Panel Discussion: "Common Mistakes When Applying for Independent Funding" ( 科研費応募の際によくあるミスについて)
Target Audience: Everyone who is thinking about applying for a Kakenhi and/or other independent funding
Session Format: Panel discussion (13:30-14:30) followed by Q&A (14:30 -15:00)
- Dr. Tadashi Sugihara, Manager of Grants and Research Collaborations Section, OIST
- Dr. Yu Sasaki, University Research Administrator, Kyoto University
- Dr. Jason Sanderson, University Research Administrator, Kumamoto University
- Elements of a successful grant application (成功した 科研費申請書の要素)
- Most common mistakes seeing grant offices (科研費オフィスに見る最も一般的な間違い)
- Budget, timeline and other considerations (予算、タイムライン、その他の考慮すべき事項)
About the Panelists:
Tadashi Sugihara, Ph.D. is the Manager of Grants and Research Collaborations Section in Okinawa Institute of Science and Technology Graduate University (OIST). He is a neuroscientist and has worked in the Zanvyl Krieger Mind/Brain Institute at the Johns Hopkins University, the Department of Neurobiology and Anatomy at the University of Rochester, and the RIKEN Brain Science Institute in collaboration with Toyota Motor Corporation. He was also the Deputy Director of the Kyoto University Research Administration Office (KURA), Kyoto, Japan.
Dr. Yu Sasaki is currently a University Research Administrator at Kyoto University. Her current assignments at the Kyoto University Research Administration Office (KURA) include working with international faculty members on campus to facilitate their access to research grants as well as supporting departments and faculty members to increase the research capacity of the Humanities and Social Sciences. She completed her M.Sc. in Development Studies at the School of Oriental and African Studies (SOAS), University of London and was awarded her PhD degree from Kobe University in political science.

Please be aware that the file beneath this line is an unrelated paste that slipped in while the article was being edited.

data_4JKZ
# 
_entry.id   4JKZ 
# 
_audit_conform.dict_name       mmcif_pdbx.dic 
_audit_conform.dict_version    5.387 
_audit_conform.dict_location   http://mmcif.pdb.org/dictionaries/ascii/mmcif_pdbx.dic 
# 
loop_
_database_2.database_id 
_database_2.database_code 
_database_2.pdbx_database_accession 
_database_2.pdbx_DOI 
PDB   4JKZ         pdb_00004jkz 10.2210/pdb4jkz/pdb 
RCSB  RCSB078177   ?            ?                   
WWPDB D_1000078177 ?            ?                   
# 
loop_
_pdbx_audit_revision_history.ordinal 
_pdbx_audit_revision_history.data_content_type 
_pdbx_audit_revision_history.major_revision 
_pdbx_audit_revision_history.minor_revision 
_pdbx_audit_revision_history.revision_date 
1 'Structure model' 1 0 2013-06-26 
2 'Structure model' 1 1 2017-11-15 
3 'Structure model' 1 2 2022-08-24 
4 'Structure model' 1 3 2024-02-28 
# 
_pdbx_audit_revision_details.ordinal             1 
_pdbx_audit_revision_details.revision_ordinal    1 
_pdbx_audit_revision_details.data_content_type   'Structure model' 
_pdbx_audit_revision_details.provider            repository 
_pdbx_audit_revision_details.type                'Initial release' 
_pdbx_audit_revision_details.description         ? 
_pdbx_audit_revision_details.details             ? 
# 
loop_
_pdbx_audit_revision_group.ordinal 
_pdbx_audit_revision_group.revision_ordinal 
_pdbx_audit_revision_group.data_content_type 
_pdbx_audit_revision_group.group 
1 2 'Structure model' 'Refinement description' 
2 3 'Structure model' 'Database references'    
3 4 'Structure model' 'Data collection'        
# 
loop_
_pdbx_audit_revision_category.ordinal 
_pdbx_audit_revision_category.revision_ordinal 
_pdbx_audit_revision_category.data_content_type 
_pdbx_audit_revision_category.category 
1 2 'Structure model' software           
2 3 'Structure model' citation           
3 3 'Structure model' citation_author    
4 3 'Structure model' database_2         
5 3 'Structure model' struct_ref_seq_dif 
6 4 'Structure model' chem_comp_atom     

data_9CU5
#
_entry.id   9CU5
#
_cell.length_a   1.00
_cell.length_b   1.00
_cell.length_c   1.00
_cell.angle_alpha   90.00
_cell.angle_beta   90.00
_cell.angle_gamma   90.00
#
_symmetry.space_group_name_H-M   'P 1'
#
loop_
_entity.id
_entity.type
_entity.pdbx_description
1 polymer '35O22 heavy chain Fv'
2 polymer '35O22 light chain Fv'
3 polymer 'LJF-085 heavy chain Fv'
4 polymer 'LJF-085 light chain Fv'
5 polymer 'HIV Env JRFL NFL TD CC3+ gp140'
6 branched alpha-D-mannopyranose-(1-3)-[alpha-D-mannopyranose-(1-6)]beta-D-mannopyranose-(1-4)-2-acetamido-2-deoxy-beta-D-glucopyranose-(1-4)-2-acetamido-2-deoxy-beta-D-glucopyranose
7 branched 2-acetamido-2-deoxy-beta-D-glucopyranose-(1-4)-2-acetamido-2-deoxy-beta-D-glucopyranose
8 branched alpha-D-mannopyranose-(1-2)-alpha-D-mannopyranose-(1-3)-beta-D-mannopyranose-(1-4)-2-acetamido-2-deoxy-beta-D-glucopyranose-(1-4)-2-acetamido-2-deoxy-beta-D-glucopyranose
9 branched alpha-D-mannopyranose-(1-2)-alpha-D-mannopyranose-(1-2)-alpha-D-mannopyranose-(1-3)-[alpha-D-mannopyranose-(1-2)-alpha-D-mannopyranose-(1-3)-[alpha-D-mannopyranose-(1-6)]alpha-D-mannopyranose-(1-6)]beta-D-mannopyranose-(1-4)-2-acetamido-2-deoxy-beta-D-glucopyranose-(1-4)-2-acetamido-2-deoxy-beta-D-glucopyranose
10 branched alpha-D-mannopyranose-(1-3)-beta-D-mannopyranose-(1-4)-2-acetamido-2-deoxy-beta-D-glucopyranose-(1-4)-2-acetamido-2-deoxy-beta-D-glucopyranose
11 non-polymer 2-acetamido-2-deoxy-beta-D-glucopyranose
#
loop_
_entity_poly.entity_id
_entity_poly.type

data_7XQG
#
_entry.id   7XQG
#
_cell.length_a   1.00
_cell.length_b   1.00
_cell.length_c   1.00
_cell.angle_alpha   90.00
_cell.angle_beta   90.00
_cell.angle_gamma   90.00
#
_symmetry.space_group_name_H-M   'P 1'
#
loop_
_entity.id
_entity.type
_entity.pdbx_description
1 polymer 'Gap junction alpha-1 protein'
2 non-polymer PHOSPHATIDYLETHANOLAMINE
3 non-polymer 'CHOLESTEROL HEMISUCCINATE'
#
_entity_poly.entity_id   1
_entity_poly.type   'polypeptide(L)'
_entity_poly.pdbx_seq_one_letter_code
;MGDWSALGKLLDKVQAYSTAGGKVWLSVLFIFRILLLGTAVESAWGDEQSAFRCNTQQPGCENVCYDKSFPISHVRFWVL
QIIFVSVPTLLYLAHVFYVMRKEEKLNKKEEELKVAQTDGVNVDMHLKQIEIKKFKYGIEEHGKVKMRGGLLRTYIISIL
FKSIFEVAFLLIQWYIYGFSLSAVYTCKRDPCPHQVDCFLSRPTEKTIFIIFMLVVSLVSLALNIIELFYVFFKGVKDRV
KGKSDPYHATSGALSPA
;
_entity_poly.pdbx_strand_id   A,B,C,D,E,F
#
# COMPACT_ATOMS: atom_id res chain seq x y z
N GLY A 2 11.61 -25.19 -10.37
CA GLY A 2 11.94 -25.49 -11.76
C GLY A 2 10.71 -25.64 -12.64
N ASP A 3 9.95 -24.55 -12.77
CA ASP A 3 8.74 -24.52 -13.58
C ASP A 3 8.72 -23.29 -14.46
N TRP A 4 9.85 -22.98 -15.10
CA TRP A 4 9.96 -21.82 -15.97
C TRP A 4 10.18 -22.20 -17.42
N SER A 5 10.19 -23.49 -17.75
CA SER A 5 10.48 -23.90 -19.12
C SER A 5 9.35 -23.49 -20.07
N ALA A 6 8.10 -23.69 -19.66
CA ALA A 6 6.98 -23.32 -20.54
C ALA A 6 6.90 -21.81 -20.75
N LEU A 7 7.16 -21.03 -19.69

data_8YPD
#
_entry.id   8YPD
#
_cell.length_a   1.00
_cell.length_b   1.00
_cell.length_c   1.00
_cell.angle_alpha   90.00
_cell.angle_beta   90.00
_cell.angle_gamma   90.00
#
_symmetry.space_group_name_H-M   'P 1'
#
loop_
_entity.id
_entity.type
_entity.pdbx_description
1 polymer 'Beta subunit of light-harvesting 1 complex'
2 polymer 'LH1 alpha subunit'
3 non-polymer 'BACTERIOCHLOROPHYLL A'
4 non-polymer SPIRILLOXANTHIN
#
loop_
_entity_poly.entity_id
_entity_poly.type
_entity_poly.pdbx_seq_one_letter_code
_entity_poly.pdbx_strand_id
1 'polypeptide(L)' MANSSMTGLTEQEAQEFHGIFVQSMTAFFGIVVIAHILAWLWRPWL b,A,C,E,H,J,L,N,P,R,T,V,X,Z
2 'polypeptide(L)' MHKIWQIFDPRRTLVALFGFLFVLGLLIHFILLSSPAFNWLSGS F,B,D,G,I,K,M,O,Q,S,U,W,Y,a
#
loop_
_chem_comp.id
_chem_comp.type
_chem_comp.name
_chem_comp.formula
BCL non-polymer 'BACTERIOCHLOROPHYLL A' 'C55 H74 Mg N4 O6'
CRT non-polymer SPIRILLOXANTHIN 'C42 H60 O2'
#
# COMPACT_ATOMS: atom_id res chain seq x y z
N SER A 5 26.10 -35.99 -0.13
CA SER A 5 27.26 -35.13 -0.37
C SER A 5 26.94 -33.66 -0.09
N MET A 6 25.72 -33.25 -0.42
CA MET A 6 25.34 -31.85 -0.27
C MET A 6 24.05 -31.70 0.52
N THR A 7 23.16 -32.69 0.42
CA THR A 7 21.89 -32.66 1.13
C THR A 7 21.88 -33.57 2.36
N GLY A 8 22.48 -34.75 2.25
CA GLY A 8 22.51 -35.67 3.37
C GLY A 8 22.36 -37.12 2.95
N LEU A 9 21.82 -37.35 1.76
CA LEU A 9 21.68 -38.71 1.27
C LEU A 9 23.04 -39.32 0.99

Jason first came to Japan as an exchange student in 2001. After bouncing back and forth between Japan and the US for a few years, he applied for and was awarded a Monbukagakusho Scholarship to begin graduate studies in 2009. After banging his head on a computer for a number of years, he found his PhD hiding in a dark room at Kumamoto University (2014, CS & EE, Computational Biomechanics focus). You can still find him banging his head on a much smaller computer at KU, but someone has recklessly upgraded him to a URA position. He spends 1/3 of his working time as an international science communicator and another third of the time helping KU researchers apply for English-language funding opportunities in domestic and foreign arenas alike. He is acutely aware that there is a missing third here but assures everyone that it is spent doing extremely important work like updating the international grant website/calendar, writing scripts to “automate the boring stuff”, and helping to assess university research power using sophisticated statistical techniques.